Awards and citations:

1997: Le Prix du Champagne Lanson Noble Cuvée Award for investigations into Champagne for the Millennium investment scams

2001: Le Prix Champagne Lanson Ivory Award for

2011: Vindic d'Or MMXI – 'Meilleur blog anti-1855'

2011: Robert M. Parker, Jnr: ‘This blogger...’:

2012: Born Digital Wine Awards: No Pay No Jay – best investigative wine story

2012: International Wine Challenge – Personality of the Year Award

Thursday, 14 August 2014

Kleine Zalze (South Africa): change of winemaker

Johan Joubert 

After 12 years as winemaker Johan Joubert has left the Kleine Zalze estate, producer of some fine and very interesting Chenin Blanc as well as other wines. See post on their Chenin Blanc here. Alastair Rimmer has been appointed to replace Joubert. 

Press release (edited):Kleine Zalze Wines in Stellenbosch is delighted to have secured the services of internationally experienced cellarmaster, Alastair Rimmer who takes up the reins in September 2014.

Johan Joubert, cellarmaster for the past twelve years, is moving onto new pastures with the warm thanks of the team for his contribution to the Kleine Zalze journey so far. Owner and MD Kobus Basson says “We are very grateful for Johan’s hard work and dedication to Kleine Zalze over the years. He has done a wonderful job for us and he remains a welcome friend and will always be an integral part of the history of Kleine Zalze. We wish him all the success in the world with his future ventures.”

Kobus goes on to say “We are excited about the next chapter in Kleine Zalze’s history and after careful consideration we are pleased to announce the addition  of Alastair to the established Kleine Zalze team. Alastair has worked extensively in the international market and brings with him a wealth of experience having worked in both big commercial wineries as well as super premium boutique producers in South Africa and abroad.” New cellarmaster, Alastair, takes up his duties in September 2014 and is looking forward to bringing his international experience to complement the dynamic winemaking team, currently lead by RJ Botha.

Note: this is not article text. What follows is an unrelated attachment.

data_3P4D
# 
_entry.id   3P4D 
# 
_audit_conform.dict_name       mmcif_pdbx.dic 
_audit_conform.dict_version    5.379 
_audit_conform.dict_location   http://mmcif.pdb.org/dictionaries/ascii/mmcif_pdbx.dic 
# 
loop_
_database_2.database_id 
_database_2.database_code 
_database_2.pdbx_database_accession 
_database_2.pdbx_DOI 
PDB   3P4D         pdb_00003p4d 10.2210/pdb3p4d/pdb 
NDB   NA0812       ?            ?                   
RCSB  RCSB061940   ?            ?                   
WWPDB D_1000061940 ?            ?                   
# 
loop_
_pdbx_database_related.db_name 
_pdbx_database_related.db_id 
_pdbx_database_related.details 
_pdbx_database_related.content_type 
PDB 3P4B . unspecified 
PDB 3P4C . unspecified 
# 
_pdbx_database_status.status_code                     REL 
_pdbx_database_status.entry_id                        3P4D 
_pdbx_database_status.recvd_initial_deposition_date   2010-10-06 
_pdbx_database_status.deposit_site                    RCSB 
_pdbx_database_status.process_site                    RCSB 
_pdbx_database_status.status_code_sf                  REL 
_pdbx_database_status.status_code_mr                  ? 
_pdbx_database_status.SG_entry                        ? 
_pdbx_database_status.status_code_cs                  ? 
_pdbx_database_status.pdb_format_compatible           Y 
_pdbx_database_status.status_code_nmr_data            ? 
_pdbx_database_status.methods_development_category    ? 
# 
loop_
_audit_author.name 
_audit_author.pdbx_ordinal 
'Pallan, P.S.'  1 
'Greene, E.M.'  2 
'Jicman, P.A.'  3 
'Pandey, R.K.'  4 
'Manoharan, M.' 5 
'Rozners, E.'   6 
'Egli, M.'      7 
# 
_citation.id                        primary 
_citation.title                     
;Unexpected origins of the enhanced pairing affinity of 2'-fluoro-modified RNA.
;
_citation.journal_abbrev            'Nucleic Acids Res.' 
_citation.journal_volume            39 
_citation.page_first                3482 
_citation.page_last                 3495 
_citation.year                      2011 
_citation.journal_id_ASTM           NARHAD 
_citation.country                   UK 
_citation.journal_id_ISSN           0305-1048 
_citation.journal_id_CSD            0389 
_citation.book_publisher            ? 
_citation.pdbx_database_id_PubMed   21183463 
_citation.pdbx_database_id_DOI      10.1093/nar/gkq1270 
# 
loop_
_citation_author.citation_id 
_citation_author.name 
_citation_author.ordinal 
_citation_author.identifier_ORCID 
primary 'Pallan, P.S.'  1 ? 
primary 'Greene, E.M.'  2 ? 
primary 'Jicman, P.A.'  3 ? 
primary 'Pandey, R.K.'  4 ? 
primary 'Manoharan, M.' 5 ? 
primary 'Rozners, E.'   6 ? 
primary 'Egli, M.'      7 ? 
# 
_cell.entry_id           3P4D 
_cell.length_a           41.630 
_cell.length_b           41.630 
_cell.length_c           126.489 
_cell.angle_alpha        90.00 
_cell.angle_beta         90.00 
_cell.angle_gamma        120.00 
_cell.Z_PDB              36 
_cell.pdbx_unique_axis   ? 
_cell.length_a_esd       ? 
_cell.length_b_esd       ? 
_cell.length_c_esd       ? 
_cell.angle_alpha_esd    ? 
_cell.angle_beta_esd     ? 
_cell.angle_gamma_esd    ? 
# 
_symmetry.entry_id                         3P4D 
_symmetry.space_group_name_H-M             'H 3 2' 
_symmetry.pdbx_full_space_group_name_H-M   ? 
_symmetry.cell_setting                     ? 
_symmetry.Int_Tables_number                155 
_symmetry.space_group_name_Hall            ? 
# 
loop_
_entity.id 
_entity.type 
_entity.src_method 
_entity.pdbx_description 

Alastair’s wine journey began in Stellenbosch when he was inspired to change his studies from horticulture to viticulture by a chance meeting with the legendary Professor Eben Archer. Alastair describes chatting to an unknown stranger on the steps of the Neethling Building. “He spoke passionately about “growing” wine, a concept that really sparked an interest. It’s amazing to think that a random meeting on the steps outside the Viticulture and Oenology building was in fact the catalyst, not just for a career, but a passion for wine and the industry around it.”

Following his studies, Alastair worked at Overgaauw Wine Estate, Agusta Wines and Vergelegen Wines, before taking the decision in 2004 to expand his knowledge and experience by working overseas. He worked in Marlborough, New Zealand and then in Jumilla in Spain, where his time at Bodega Juan Gil gave him his first chance to develop and make wines specifically for the American markets, something which he achieved to much acclaim from critics such as Robert Parker. Following this success he was recruited as winemaker and vineyard manager for Diablo Grande Winery & Vineyards in the San Joaquin Valley, California where Alastair spent three years turning around this boutique operation and contributing substantially to their growth and improved brand recognition.

In 2008, Alastair met the man who was to become the second great influence on his career in wine. Chris Ringland from Belvidere Estate in South Australia is widely-regarded as one of the most dynamic figures and cutting-edge winemakers in the wine world today. Alastair was entrusted by Chris with management of all the US operations of The Grateful Palate, a high-end operation creating top-quality wines for exclusive local markets. He also worked alongside Chris on his Australian operations, producing much larger volumes of more accessible wines, enabling him to get a good understanding of both boutique and commercial ventures.

Further projects in Alicante, Spain ensued, allowing him to also work vintages at southern hemisphere estates such as Vergelegen alongside Andre van Rensburg, at the same time. Alastair finally returned to South Africa on a permanent basis when he was appointed head winemaker at Darling Cellars two years ago and now brings his wide knowledge and experience of small, medium-sized and large winemaking ventures to Kleine Zalze.

Alastair believes his time working in such varied conditions has helped him to focus on the ‘important’ elements, irrespective of the area or style of wines he was making. “In my opinion, balance is the single most important factor in winemaking. Popular wine styles in the modern wine world are for ever changing, but balance never goes out of fashion!!” He is also a big fan of diversity of terroir, and believes that it is crucial that winemakers take into account the conditions within which they are given to work.'


No comments: